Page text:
Japan on Monday eased its recommendation to wear the mask, already abandoned in most other countries, a decision which should however have little short-term effect in a country where many remain reluctant to go out "uncovered".
Already present in the archipelago before the pandemic, especially during periods of seasonal flu or allergies, the mask has become essential there since the beginning of 2020 to the point of inheriting the nickname of "slip for the face".
Wearing a mask has never been legally compulsory in the country, but the practice remains extremely widespread, including outdoors, despite repeated statements by the government explaining for several months that it was no longer necessary outdoors.
On Monday morning, the majority of the hundreds of travelers emerging from Shinagawa station in southern Tokyo were resolutely masked, one of them, Tatsuhiko Ohashi, explaining to AFP that he still had "a certain fear" of Covid. -19.
"I don't want to catch it and I also don't want to cause any inconvenience to others if by any chance I was carrying the virus myself. So I will continue to wear the mask for the time being," the employee added. 46 years old.
Japan has recorded some 73,000 deaths since the start of the pandemic for a population of 125 million, a lower toll than many other countries, which some have attributed to the widespread wearing of masks and the prolonged closure of public places. borders of the archipelago.
The decision to don the object or not is now "left to individuals" in the words of the Japanese government, which continues to advocate the mask in transport when it is very busy, as well as in hospitals and establishments caring for the elderly. .
But half of those questioned in mid-February by the public television channel NHK said they thought they would "continue to wear the mask" even after the relaxation of the recommendation.
“The Japanese are very concerned about how other people look and are afraid of being judged if they are the first to remove their mask,” explains Hajime Yamaguchi, professor of psychology at Oberlin University in Tokyo.
"They will first observe what the people around them are doing before gradually abandoning the mask". According to him, the pollen allergy season, currently in full swing, should also encourage many to stay covered at least until May.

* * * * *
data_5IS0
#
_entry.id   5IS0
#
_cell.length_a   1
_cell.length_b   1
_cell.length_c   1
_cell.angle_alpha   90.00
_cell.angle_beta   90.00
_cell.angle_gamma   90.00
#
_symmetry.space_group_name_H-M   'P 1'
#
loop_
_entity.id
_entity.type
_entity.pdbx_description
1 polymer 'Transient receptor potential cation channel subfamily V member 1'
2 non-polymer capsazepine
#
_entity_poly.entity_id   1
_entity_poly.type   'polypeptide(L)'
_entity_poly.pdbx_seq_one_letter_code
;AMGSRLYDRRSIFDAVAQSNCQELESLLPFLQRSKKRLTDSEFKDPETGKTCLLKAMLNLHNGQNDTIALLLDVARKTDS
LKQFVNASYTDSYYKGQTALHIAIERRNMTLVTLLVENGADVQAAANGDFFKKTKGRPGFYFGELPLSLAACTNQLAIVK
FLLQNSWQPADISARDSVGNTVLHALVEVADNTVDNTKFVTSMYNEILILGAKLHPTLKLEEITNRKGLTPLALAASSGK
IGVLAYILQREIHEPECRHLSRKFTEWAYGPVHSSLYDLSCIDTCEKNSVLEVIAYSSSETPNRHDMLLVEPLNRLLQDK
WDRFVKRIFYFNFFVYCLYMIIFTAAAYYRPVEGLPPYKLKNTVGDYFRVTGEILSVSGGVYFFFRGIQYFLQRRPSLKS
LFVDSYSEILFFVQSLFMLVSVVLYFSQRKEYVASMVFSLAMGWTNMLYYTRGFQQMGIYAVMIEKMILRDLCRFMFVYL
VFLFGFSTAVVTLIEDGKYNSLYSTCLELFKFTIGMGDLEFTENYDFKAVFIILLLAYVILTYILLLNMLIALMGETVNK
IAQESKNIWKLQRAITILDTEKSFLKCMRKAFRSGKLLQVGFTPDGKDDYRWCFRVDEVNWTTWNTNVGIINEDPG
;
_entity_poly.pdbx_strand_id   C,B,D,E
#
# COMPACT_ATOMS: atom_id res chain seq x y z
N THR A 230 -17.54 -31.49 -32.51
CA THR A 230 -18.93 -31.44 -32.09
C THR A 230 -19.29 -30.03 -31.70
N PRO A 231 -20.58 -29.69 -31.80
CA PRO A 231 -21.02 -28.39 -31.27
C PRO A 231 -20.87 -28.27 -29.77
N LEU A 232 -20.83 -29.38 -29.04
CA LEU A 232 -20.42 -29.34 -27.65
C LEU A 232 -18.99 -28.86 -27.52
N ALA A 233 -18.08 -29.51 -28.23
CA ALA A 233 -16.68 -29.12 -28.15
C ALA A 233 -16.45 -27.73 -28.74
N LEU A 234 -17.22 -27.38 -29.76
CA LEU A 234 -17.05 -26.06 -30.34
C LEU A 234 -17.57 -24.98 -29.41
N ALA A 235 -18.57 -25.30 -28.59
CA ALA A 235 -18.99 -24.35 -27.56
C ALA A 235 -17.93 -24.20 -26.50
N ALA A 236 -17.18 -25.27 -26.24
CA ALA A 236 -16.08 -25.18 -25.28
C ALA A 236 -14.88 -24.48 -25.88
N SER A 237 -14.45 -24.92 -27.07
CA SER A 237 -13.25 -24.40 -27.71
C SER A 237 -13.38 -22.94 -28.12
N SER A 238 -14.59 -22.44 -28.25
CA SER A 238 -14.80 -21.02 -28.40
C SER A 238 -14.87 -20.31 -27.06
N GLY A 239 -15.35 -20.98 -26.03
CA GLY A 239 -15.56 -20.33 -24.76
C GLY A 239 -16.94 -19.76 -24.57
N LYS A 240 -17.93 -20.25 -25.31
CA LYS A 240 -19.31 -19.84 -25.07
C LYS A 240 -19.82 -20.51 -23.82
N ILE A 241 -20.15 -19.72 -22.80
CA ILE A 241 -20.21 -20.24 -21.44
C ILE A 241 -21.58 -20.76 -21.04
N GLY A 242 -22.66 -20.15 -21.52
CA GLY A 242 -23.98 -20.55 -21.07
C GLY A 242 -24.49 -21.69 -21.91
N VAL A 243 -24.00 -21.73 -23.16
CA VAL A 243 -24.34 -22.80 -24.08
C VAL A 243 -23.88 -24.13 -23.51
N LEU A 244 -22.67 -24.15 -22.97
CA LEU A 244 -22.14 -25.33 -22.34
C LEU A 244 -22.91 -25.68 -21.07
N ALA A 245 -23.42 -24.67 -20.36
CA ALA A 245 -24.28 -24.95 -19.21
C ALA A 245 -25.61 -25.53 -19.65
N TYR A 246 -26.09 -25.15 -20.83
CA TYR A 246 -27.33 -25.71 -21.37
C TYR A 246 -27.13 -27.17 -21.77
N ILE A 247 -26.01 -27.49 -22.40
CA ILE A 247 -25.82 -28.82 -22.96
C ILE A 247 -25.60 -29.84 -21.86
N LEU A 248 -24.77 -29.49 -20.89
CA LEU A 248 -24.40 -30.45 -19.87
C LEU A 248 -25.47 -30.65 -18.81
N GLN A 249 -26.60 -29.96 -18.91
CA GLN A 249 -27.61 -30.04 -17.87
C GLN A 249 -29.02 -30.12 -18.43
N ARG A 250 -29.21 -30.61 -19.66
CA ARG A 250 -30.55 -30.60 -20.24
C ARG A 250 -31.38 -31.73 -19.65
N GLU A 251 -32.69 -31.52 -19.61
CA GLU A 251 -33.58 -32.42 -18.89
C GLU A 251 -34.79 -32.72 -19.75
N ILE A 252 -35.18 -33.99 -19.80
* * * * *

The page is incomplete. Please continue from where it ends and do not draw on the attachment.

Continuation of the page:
By dint of wearing it, "many began to feel safer behind their mask" and for them, "removing your mask has become almost shameful", adds Mr. Yamaguchi.
Some travelers, however, were enjoying their newfound freedom on Monday, such as Hiromi Mitsui, 49. "That those who want to wear it wear it and that the others do not wear it, if we respect each other there is no problem," he said.
The Japanese executive has asked all business sectors in the country to update and adapt their rules concerning the wearing of masks, and supermarket chains, department stores and restaurants have mostly chosen not to impose the mask anymore. mask to customers, continuing to recommend it to their employees.
In his hair salon located in a trendy district of the capital, Kai Tsudo, 35, has also chosen to leave the choice to his customers, at the risk that the most cautious avoid his establishment.
"If we don't change (mindsets) little by little, it could cause problems in the future" between mask supporters and others, he said.
The Ministry of Education has also asked schools to no longer require students to be masked from the start of the school year in April.
The government of Prime Minister Fumio Kishida has also announced its intention to lower the medical classification of Covid-19 to the same level as seasonal flu, instead of the current category where it rubs shoulders with tuberculosis and SARS.
The change, along with the easing of some restrictions, is due to take place after the annual "Golden Week" holiday period, which sees many Japanese travel in early May.
03/13/2023 08:32:03 - Tokyo (AFP) - © 2023 AFP